It starts with a reminder from my roommate by way of a confirmation email he received: “Yo, we have Eleven Madison Park next Saturday.” I didn’t forget about the reservation as much as I didn’t pay any mind to it. Reservations can be made without consequence or any exchange of money; they’re meaningless in of themselves. But the confirmation is like the scheduling of an execution after all the appeals have failed. In seven days, you’ll be given your last rights (the menu), eat your last meal (the meal, obvs), and then it’s death (the check). The confirmation might as well have said, “You know the monthly pay check you’ll be receiving on the 15th? Well, four days later, ten percent will be gone.” Ten percent is a lot of percent. I need to do something.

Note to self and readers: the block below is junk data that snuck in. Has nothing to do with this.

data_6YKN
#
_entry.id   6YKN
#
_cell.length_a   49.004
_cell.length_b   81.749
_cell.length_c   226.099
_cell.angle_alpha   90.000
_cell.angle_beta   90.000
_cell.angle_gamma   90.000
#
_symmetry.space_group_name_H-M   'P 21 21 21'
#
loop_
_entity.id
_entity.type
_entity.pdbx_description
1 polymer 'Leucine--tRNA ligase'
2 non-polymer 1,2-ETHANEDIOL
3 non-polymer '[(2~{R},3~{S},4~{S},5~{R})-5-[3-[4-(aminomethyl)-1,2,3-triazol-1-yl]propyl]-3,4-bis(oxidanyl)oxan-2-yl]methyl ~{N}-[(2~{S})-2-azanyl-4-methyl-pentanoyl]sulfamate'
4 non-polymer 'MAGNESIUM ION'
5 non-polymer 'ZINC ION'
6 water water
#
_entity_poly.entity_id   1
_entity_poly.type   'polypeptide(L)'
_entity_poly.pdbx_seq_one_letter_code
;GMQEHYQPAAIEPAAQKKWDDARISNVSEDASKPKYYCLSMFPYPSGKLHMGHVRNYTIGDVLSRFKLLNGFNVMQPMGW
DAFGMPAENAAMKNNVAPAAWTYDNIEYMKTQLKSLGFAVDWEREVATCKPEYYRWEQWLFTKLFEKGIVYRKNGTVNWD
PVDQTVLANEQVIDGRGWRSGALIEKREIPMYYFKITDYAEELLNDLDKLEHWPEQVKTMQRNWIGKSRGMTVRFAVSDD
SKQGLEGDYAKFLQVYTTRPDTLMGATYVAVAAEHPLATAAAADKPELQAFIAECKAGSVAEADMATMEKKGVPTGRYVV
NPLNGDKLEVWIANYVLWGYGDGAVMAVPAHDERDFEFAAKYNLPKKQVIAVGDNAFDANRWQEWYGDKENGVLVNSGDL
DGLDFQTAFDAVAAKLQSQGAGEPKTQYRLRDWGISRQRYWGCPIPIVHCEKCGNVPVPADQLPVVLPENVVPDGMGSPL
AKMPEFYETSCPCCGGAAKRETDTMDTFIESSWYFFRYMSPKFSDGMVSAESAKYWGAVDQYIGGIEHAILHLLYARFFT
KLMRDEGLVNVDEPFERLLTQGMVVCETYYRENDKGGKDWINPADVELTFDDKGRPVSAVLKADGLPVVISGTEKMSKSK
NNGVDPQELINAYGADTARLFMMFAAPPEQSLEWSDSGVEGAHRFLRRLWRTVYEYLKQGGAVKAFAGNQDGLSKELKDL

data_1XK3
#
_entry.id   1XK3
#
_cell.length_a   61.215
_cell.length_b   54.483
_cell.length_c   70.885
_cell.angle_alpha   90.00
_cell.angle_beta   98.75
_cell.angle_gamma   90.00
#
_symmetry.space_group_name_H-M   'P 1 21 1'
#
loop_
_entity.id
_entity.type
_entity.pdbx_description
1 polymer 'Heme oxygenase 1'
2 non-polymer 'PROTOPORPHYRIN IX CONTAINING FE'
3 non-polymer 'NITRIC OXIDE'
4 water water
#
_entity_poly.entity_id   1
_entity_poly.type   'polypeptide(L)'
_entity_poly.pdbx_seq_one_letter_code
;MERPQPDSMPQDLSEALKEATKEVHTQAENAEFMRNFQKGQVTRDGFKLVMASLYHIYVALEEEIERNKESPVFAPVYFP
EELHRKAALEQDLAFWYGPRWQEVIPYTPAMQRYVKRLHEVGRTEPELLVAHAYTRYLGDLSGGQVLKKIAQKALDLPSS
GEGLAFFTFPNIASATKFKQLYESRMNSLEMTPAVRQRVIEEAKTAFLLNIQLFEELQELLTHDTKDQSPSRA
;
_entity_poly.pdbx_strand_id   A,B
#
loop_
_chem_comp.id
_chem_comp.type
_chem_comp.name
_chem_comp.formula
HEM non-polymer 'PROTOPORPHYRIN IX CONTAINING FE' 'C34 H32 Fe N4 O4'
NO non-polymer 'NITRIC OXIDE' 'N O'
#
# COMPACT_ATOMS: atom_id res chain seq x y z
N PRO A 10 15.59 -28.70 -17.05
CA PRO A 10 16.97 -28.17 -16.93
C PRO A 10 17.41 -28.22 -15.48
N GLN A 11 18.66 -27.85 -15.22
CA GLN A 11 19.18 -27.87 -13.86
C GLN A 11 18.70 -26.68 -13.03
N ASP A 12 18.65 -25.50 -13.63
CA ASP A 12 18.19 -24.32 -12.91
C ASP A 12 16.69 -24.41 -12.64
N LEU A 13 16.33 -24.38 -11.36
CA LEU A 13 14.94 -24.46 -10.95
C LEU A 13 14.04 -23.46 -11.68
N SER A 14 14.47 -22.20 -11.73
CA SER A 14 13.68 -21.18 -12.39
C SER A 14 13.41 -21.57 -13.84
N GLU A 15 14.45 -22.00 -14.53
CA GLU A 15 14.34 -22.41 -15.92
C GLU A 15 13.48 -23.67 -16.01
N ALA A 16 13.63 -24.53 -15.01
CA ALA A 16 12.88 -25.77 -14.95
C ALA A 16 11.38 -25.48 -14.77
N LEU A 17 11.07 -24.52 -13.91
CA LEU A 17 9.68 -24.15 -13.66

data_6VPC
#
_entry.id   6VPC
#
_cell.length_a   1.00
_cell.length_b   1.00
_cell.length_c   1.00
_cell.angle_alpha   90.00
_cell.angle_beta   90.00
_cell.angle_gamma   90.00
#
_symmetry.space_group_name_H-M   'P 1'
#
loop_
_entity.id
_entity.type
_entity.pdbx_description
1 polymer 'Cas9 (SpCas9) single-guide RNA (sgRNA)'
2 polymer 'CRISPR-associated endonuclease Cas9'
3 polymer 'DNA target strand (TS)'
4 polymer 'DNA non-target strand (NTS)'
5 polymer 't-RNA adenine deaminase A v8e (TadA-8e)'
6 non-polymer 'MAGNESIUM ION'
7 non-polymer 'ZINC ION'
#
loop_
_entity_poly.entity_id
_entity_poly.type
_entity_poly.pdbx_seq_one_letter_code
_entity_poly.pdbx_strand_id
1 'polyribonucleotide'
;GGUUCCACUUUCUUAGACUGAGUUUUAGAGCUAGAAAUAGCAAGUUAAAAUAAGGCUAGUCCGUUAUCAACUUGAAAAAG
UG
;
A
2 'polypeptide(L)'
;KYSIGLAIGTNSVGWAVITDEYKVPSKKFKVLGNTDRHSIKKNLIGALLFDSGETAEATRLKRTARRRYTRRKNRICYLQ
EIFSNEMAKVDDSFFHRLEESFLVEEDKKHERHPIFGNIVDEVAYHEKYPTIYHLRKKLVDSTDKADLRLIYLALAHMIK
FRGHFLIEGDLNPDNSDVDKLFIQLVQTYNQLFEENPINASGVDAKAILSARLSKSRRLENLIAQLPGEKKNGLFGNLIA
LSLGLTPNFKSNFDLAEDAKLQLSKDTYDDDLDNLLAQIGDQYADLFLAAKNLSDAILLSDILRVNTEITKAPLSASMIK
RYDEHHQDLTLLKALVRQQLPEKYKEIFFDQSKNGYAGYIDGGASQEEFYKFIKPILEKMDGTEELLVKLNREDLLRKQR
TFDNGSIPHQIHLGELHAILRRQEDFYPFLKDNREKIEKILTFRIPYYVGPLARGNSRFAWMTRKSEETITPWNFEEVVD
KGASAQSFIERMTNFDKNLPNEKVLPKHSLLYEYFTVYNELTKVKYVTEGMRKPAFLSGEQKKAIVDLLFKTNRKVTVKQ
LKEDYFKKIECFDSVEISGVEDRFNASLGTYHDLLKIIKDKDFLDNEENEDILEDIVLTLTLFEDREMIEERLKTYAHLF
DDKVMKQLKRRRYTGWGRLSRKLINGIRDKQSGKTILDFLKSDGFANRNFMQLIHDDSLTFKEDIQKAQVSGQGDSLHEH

It should be noted that this meal isn’t a celebration of any kind. I didn’t graduate or get a new job or do something for a year that would necessitate an anniversary. The meal is a celebration of itself. My friends and I agreed we were childless grown-ups and we should be able to spend money on things we want to do. And eating at Eleven Madison Park is something I want to do and have wanted to do for years. More specifically, three years, ever since Frank Bruni’s New York Times 4-star review that touted the restaurant’s rare level of quality, precision, and, maybe most importantly, of-the-momentness. We felt this was a place worthy of our hard earned money. It wasn’t until the confirmation, however, that I realized the meal would demand a larger portion of my hard earned money than my friends’. They each make at least three times more than I do, which is not their fault or problem—it’s a fact. Some friends just make more money than others, but I didn’t want to be Joey or Phoebe or, god forbid, Rachel not going to the Hootie & the Blowfish concert with Chandler, Ross, and Monica. So I start to plan.